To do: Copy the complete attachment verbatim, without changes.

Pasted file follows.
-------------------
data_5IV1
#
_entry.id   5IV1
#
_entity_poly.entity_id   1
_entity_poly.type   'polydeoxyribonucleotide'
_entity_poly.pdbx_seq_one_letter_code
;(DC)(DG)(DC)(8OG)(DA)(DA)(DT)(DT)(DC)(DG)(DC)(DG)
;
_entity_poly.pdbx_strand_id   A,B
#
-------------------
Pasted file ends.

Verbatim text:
data_5IV1
#
_entry.id   5IV1
#
_entity_poly.entity_id   1
_entity_poly.type   'polydeoxyribonucleotide'
_entity_poly.pdbx_seq_one_letter_code
;(DC)(DG)(DC)(8OG)(DA)(DA)(DT)(DT)(DC)(DG)(DC)(DG)
;
_entity_poly.pdbx_strand_id   A,B
#